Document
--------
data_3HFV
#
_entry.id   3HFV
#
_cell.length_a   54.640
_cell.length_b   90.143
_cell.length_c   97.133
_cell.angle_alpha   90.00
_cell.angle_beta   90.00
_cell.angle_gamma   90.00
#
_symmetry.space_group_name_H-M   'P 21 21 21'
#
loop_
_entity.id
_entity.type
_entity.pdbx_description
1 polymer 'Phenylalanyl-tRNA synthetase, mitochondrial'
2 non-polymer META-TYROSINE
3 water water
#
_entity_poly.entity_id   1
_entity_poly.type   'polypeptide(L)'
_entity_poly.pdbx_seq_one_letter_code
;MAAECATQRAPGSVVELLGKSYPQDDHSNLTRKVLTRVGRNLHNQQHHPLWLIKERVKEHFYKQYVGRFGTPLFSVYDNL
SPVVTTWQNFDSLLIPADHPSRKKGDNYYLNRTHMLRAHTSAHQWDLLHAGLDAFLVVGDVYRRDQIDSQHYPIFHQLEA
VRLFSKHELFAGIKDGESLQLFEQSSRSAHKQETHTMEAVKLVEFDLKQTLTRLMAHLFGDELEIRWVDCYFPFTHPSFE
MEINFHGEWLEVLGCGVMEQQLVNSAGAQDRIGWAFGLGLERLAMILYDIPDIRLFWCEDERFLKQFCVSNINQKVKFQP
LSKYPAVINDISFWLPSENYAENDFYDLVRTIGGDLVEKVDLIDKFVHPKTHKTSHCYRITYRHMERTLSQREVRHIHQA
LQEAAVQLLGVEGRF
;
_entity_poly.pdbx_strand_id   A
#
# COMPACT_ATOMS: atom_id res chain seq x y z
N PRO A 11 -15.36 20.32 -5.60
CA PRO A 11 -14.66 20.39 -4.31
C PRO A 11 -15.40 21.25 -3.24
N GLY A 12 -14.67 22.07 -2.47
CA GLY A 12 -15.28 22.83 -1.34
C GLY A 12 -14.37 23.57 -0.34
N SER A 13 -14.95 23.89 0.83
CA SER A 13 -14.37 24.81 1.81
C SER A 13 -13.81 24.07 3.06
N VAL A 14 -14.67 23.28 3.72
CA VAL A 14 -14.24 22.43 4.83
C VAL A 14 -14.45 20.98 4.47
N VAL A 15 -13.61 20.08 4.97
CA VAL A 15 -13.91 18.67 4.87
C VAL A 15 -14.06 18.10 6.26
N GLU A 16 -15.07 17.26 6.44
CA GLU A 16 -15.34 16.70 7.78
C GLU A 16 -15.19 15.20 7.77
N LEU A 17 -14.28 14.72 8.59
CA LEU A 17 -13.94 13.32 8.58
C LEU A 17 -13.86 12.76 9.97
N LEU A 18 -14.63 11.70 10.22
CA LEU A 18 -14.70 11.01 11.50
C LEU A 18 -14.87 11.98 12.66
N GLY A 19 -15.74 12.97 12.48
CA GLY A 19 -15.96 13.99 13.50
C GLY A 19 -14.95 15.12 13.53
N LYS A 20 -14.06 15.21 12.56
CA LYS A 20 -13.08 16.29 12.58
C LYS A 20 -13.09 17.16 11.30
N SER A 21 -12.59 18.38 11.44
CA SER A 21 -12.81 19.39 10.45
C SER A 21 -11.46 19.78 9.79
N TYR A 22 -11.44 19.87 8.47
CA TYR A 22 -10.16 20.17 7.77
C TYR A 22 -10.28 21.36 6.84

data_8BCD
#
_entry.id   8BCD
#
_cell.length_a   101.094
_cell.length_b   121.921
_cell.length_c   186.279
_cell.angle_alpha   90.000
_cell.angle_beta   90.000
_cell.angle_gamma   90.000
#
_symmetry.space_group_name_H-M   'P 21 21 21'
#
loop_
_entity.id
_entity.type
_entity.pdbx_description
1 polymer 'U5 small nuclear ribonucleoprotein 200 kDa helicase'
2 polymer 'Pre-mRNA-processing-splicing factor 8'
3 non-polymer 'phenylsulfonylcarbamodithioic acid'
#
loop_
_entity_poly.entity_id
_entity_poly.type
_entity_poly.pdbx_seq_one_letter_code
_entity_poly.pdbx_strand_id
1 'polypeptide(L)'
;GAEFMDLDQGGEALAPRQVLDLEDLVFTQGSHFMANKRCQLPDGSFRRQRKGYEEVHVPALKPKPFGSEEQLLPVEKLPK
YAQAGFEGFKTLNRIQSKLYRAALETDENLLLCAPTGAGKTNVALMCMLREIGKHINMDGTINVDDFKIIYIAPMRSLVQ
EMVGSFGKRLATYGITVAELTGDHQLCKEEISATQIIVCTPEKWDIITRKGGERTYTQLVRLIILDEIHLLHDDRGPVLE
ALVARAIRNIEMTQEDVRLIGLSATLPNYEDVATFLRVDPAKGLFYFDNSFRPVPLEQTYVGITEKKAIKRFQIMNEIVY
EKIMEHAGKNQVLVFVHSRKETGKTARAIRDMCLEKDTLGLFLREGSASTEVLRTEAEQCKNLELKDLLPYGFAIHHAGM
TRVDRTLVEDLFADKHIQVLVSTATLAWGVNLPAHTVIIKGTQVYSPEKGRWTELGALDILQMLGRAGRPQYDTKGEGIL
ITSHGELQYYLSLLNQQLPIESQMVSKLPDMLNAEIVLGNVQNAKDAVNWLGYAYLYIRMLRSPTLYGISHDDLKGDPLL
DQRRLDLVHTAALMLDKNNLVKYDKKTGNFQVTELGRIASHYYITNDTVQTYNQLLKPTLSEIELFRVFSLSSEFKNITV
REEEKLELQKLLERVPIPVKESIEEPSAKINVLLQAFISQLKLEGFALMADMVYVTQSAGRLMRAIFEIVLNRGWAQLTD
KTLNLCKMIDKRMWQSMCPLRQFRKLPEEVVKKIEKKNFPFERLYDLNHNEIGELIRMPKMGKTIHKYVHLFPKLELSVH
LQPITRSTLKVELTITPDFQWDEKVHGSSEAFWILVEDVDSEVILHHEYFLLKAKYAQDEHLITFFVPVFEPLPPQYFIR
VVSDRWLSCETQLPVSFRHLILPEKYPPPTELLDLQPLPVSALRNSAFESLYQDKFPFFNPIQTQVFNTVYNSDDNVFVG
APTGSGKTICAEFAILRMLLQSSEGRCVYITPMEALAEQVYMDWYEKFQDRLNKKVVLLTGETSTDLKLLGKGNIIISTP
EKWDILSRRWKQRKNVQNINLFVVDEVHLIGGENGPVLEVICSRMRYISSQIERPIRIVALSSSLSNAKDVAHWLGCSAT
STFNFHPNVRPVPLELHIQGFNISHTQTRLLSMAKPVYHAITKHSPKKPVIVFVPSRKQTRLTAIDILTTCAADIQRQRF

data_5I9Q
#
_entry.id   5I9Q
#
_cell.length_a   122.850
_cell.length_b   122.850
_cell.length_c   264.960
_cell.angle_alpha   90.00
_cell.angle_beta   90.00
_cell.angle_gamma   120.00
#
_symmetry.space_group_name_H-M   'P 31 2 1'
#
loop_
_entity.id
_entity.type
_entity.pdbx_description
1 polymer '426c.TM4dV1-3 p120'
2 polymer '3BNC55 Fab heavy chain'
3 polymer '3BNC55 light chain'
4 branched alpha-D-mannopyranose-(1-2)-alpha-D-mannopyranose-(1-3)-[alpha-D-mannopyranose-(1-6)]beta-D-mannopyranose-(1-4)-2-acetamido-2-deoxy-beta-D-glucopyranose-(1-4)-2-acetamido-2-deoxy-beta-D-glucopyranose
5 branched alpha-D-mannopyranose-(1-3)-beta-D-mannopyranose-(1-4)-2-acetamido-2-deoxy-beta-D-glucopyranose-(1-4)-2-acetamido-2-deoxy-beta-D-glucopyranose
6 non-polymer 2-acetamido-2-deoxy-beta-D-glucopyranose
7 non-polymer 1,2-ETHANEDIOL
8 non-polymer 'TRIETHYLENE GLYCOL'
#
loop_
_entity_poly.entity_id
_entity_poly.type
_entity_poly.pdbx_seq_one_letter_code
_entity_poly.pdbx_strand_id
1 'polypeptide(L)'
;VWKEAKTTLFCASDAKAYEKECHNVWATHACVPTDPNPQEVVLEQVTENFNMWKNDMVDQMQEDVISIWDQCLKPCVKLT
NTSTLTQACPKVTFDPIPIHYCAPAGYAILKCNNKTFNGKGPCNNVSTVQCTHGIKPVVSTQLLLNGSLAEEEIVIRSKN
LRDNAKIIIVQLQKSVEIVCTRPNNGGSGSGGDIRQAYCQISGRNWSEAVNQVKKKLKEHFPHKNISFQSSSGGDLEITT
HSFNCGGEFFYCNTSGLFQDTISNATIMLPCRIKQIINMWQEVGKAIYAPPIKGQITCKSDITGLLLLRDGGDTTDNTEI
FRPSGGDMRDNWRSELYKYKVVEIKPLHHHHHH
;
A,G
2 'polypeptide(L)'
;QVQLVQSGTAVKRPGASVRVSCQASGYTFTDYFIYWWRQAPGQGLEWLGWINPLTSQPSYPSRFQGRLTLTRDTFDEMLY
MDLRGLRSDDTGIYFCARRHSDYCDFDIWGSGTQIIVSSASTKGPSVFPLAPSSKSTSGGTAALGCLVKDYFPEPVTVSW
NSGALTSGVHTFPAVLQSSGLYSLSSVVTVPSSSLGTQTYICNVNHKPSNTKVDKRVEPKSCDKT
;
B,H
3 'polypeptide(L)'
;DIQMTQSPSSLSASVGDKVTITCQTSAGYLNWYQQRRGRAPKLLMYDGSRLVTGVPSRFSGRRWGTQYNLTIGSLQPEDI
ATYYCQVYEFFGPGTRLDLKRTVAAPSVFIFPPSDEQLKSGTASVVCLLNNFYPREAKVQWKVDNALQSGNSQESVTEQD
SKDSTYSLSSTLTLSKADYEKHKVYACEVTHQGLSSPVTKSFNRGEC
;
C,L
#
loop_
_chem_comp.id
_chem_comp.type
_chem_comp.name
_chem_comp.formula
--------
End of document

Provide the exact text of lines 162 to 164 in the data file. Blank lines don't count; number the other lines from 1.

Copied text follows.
;
C,L
#